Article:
Many, many weeks ago, the fine people over at Happy Herbivore were doing a book club. The selection was The Pleasure Trap by Doug Lisle, Phd and Alan Goldhamer, D.C. This book happened to have been on my radar for quite some time, and I was inspired to finally read it. I promised that I would share my thoughts as I made my way through the book.
Well, that didn’t quite work out. But I bring up The Pleasure Trap again because it is an extremely important book, one that every single reader of HGK should get their hands on.
The basic premise of the book is that humans operate under a basic motivational triad: the pursuit of pleasure, the avoidance of pain, and the conservation energy. There’s A LOT more to the book than that, but for our purposes, I want to focus on that.
Here’s how that motivational triad operates in our lives: let’s say you get home from work, tired and very hungry (sound familiar?). Why is it so hard to start making a healthy dinner, and not start snacking, at that point in the day? Why is it almost impossible to eat celery sticks while you are ravenously hungry? Why do you want to grab something tasty and high in calories (maybe your kids’ dinner food or other less desirable food that you have around) as you are getting your dinner together?
Because the motivational triad is at work. Humans at their evolutionary core want to have pleasure (good tasting food laden with salt, fat and sugar), avoid pain (the pain of hunger and exhaustion) and conserve energy (grab what’s highest in calories that is easiest to access rather than use up valuable energy to make a healthy dinner).
That jar of peanut butter you can’t put down? Perfect. High in calories and extremely pleasurable with it’s salt, sugar and fat. It would be very difficult for many humans to resist.
It’s important to actually read the book though, because the way the authors explain human history is fascinating, fun and easy to read. And you want to internalize all of this knowledge if you struggle with food addiction.
A couple of things to take away from the book:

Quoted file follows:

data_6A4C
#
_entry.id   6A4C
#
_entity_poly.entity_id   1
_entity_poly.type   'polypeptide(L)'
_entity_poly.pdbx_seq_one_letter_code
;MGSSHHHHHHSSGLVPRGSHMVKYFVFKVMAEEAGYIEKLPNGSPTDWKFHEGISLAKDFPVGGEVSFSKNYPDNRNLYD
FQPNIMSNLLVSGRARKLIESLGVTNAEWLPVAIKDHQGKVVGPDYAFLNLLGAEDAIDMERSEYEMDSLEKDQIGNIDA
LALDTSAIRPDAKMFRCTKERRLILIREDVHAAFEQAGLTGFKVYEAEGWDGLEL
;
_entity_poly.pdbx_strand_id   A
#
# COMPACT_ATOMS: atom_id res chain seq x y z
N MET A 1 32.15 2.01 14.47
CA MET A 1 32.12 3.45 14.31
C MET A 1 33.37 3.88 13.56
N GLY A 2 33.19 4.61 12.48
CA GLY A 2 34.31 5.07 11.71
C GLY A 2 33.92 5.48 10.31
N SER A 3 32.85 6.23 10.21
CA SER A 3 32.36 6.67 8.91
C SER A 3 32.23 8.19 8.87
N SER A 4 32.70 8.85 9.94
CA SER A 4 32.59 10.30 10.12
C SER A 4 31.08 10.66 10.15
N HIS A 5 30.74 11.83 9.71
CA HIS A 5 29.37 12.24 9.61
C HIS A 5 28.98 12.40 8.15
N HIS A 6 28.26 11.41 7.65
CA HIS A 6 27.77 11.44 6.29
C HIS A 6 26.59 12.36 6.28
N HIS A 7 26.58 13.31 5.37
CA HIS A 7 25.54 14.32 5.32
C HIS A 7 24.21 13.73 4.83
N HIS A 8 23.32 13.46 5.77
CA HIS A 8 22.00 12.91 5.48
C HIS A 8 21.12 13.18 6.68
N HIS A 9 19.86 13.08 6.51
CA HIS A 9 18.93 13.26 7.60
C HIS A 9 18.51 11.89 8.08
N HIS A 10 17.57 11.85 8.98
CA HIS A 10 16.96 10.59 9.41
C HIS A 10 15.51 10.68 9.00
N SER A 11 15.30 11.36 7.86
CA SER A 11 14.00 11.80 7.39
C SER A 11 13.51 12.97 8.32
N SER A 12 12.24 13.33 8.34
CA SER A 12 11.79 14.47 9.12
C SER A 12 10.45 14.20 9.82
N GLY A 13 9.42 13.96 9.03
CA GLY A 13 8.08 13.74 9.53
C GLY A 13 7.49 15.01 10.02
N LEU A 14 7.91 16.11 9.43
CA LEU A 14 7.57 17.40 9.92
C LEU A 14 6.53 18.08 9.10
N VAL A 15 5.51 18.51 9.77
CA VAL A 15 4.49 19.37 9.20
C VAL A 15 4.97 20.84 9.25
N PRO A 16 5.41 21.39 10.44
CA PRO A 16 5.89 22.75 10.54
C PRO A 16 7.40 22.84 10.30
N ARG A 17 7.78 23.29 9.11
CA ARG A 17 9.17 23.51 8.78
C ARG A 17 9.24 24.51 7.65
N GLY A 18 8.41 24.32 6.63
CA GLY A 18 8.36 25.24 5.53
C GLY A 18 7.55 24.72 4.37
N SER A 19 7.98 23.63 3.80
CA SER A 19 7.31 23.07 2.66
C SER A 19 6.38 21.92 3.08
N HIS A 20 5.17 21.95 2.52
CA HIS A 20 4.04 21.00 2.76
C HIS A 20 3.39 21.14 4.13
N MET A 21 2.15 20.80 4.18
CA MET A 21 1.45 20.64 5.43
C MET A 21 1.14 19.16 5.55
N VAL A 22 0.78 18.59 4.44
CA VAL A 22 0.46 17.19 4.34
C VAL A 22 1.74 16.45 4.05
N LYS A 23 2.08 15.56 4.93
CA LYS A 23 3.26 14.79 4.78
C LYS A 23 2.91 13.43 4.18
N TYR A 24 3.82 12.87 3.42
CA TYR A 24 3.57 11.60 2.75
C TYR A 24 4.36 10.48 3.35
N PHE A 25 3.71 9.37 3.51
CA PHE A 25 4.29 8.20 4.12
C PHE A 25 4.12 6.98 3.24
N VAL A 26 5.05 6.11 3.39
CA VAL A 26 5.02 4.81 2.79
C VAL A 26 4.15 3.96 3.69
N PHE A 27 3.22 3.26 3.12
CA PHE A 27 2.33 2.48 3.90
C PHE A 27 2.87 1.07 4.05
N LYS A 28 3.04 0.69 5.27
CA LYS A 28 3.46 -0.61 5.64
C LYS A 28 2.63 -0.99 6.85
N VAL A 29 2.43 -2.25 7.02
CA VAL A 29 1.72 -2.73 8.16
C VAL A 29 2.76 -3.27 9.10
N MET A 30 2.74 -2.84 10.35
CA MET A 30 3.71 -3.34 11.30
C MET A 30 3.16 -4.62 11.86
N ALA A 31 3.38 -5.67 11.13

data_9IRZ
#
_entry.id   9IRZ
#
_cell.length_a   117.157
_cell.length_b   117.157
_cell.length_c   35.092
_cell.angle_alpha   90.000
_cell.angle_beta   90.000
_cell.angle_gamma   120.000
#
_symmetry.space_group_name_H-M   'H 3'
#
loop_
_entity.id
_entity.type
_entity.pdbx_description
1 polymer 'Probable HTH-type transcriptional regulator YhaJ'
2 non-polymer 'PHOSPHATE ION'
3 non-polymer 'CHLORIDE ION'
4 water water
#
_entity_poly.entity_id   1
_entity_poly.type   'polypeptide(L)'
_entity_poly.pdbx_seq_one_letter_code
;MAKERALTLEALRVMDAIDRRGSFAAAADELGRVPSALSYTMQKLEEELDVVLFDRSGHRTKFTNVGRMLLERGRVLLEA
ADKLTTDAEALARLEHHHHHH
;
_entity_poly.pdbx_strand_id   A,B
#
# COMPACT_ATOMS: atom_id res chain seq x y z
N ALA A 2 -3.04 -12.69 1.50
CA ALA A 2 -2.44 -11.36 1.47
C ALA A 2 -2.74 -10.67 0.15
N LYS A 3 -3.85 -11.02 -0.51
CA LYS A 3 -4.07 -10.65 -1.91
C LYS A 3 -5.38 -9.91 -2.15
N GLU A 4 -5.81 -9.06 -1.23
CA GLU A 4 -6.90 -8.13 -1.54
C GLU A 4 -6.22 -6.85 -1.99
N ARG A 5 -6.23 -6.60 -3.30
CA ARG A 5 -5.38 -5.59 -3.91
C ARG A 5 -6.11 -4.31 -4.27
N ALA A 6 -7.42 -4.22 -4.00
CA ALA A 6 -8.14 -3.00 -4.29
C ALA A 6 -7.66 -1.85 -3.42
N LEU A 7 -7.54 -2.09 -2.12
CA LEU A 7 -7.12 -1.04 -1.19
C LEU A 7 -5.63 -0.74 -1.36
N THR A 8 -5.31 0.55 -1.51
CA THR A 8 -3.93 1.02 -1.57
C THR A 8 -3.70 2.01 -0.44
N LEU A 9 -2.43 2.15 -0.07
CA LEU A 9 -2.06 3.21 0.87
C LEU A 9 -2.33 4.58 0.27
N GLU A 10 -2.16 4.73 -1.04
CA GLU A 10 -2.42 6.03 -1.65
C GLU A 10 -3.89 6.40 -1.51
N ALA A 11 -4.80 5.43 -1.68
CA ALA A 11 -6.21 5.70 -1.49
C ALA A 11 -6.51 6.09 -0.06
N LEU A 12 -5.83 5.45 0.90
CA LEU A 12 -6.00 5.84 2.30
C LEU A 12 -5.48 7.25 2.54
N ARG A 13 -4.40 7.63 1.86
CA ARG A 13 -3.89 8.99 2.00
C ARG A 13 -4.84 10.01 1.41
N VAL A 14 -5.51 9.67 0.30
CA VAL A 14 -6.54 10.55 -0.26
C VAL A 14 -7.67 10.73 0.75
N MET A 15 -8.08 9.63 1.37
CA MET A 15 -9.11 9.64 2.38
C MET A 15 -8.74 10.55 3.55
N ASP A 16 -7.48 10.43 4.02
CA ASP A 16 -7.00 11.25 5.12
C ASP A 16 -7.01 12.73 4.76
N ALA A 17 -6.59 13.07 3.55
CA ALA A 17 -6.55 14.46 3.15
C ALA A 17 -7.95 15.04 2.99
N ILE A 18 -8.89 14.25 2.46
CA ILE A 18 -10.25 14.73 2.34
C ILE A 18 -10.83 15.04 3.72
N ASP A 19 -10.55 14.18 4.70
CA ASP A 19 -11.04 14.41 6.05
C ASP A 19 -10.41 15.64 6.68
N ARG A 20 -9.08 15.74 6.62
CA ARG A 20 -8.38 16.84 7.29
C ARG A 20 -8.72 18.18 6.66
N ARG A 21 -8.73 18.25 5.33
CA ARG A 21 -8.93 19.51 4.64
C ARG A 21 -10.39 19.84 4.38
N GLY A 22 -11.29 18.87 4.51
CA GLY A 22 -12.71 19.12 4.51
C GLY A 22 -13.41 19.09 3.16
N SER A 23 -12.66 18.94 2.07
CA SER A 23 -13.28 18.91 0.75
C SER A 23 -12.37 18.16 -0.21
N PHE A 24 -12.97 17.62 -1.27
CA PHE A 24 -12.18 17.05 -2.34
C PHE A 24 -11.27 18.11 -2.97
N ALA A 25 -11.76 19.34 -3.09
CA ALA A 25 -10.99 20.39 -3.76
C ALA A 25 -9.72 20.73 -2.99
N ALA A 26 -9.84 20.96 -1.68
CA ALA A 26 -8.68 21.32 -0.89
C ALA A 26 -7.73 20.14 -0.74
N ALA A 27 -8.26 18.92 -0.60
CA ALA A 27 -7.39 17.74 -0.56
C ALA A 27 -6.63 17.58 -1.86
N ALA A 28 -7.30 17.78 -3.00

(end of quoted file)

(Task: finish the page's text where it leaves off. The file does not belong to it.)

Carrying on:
(1) It’s not our fault. It’s how humans are wired, and it makes sense to be wired this way given our history of alternating periods of feast and famine. We are here today because our ancestors were the ones who could eat a lot and pack on the pounds when food was plentiful. Without that ability, they would have starved when there was famine. Our problem is that in modern times, it all feast all the time. And biologically, we are wired to eat tasty food that is high in calories when it is available. And it’s always available . . .
Why is that so important to understand? So that we can forgive ourselves and move on to helping ourselves instead of beating ourselves up. Many people eat more when they are stressed out. Being angry with yourself is a stress-inducing feeling. Letting go of the idea that we are defective and bad can lead to less stress, more positive thoughts, and thus less overeating as a result. This revelation is probably my number one takeaway from The Pleasure Trap. It can be hard to get onto the ‘stress less’ pathway but it can be done through whichever means suit your needs, for example, some people need guidance when they are changing their perspective and they can do this by contacting a psychic to help them connect with their spirituality with genuine options on Herald Net that can be looked over to see how this can be achieved.
(2) The only defense against our nature is to be prepared. Stress management is key if you are looking to have a healthier diet. Maybe that’s why people say taking CBD with a dab rig bundle helps them stay away from comfort eating. Though being prepared includes getting rid of anything in your kitchen that you can’t resist when you are hungry, angry, lonely, tired, bored, etc. (all painful feelings that humans want to avoid). So clear out your kitchen now completely of those trigger foods if you haven’t done so already. ‘Cause under no circumstances are you going to be able to resist them at some point, no matter how much plant based food you are eating.
It also includes having the food that you want to eat at the ready. It was reading The Pleasure Trap that made me see that preparing dinner ahead of time is the best way to go to ensure my continued success on a plant based diet. I finally took action on that. Sure, it does take planning, preparation and a good chunk of my weekend, but what’s the alternative? Give in to my nature and stuff high calorie food into my mouth when I am cooking dinner at 6 pm on weeknights? Not when I have alternatives.
Have you read The Pleasure Trap? Have you seen any lectures from Doug Lisle? How did the experience effect you?
Chef Aj says that The Pleasure Trap is 101 reading for anyone on a plant-based diet. If you haven’t read The Pleasure Trap, what are you waiting for? Why are you resisting?
You can read more about The Pleasure Trap here:
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